My daughter has been homeschooled her entire life. She has participated in a variety of classes with other homeschoolers - some very structured, like the Math and Jr. Engineering class she took, which was offered to homeschoolers and taught by a college professor. She has also been dancing since she was four and is a competition-level dancer (earning high gold at National dance competitions), which is a somewhat structured activity. She was a Spiral Scout and a Juliette Girl Scout (that is, a Girl Scout but not part of a troop). We spent two years meeting once a month learning outdoor skills with Koviashuvik and then another year working with teachers from the Maine Primitive Skills School. Our Juvenile services librarian taught a class on library skills. One year we organized an American Girl Club with several other homeschooling families. She's taken classes at Fiddlehead Center for the Arts. We met for a semester with a group of homeschoolers for Maine history lessons hosted at the York Museum. And we have gone on dozens of field trips.
With the exception of the many outside activities, however, she has been a life-long unschooler. We don't do a curriculum or force daily lessons. Occasionally, I will teach a class, which I offer to other homeschoolers, and in which she will be a participant, but for the most part, Deus Ex Machina and I don't consider ourselves her teachers. Rather we are facilitators. She finds something she's interested in learning more about, and we help her with providing resources (books, Internet access, field trips, mentors, etc.) to help her learn more about that subject.
A few years ago, she decided she was interested in sharks, and she learned everything she could about them. She researched and found a textbook on sharks that she wanted, which we bought for her. She stated she wanted to do a presentation on sharks and asked if she could invite some people over. It was a two-hour presentation, and I learned quite a bit from her.
I organized a tour of a marine animal rescue facility at a local college, and while we were there, she mentioned her love of dog fish, and we found out that one of the professors had been doing some extensive research on dog fish right there, in the lab at the college, and so we arranged to have a private tour of his lab. It was fascinating, and certainly, went a long way toward fertilizing her continuing interest in the subject.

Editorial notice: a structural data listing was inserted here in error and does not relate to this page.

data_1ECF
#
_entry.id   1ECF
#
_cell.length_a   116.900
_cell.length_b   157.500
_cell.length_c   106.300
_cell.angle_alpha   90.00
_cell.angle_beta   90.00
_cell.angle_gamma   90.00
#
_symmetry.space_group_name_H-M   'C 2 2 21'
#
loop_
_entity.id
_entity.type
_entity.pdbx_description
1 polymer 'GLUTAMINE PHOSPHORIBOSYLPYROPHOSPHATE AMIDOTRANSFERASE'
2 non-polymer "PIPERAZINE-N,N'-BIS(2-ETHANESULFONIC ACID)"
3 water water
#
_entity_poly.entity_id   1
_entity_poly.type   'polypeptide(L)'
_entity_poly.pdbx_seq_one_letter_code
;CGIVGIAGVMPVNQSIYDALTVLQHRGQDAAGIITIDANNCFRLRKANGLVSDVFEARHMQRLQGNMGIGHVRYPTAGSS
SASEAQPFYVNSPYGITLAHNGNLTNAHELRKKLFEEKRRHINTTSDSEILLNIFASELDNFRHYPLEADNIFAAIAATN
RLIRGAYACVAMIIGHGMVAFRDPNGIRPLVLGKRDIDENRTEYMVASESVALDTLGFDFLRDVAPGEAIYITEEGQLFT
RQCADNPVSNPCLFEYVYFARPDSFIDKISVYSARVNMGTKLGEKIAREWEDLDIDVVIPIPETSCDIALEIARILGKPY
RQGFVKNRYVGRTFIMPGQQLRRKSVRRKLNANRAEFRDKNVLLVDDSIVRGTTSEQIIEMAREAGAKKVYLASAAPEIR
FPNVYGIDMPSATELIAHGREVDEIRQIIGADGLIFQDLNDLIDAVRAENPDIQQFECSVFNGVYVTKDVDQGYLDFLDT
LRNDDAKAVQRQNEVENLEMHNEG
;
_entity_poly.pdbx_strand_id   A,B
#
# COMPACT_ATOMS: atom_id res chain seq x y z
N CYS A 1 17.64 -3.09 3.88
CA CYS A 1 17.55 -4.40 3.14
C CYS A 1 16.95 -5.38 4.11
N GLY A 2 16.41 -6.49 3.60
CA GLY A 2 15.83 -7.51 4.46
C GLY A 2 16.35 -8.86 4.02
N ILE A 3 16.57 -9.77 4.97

For future careers, she's decided she wants to be a marine biologist.
Last summer, she started asking about going to marine biology camp. This year, she went. We picked her up from camp last night, and she spent the entire three-hour drive home telling us about all of the amazing things she had learned and done, including conquering many of her fears: heights (climbing a 500-foot rock face called "The Beehive"); boats; and water (she even learned to snorkel).
For us, the unschooling parents, our favorite story was her adventure in test-taking. As a life-long unschooler, taking tests has not been very much a part of her educational experience. In fact, she's taken exactly one pen and paper test, and that was an Achievement test I proctored for her and her older sister (mostly for her older sister so that we could assess her progress after she transitioned from public school to unschooling) when she was seven year old - a lot of years ago.
She said the first test was a multiple choice, and when the teacher handed out the test materials, Big Little Sister took a look at the test, and then, whispered to the girl sitting next to her, "What do I do?" Sh said the girl gave her an incredulous look, and asked, "Haven't you taken a test before?" And Big Little Sister exclaimed, "I'm homeschooled!"
The next test was the final exam. She was given the test booklet which contained the questions and a fill-in-the-bubble answer sheet. Again, she was at a loss as to what to do and asked her friend, who explained how to color-in the bubble with the correct answer.
The two-week Advanced Marine Biology camp was worth four college credit hours awarded by the University of Maine for those students who wished to be considered for the credits. Big Little Sister, a life-long unschooler received her first grade - ever. At the end of the two-weeks, she walked away having earned a B in her first college-level course.
Better, though, is the friendships she gained. The confidence in knowing that, even as an unschooler and a homeschooler, she fits. She can mix and mingle with forty-plus "schooled" kids and find that in addition to the obvious common interest (they are, after all, at a subject-specific summer camp), there are many other areas in which they mesh. Homeschooling hasn't rendered her socially inept or a cultish outcast and freak.
Best, for us, her parents, is the validation that unschooling really does work, and that an unschooler can go into a "school" situation and perform on par with her peers. She can walk away with accolades from the instructors and program director on what a great student she is and praise for her hard work, and respectable progress in a completely unfamiliar environment.
She is thrilled to have been able to have this experience, and we are grateful that we were able to help her get there.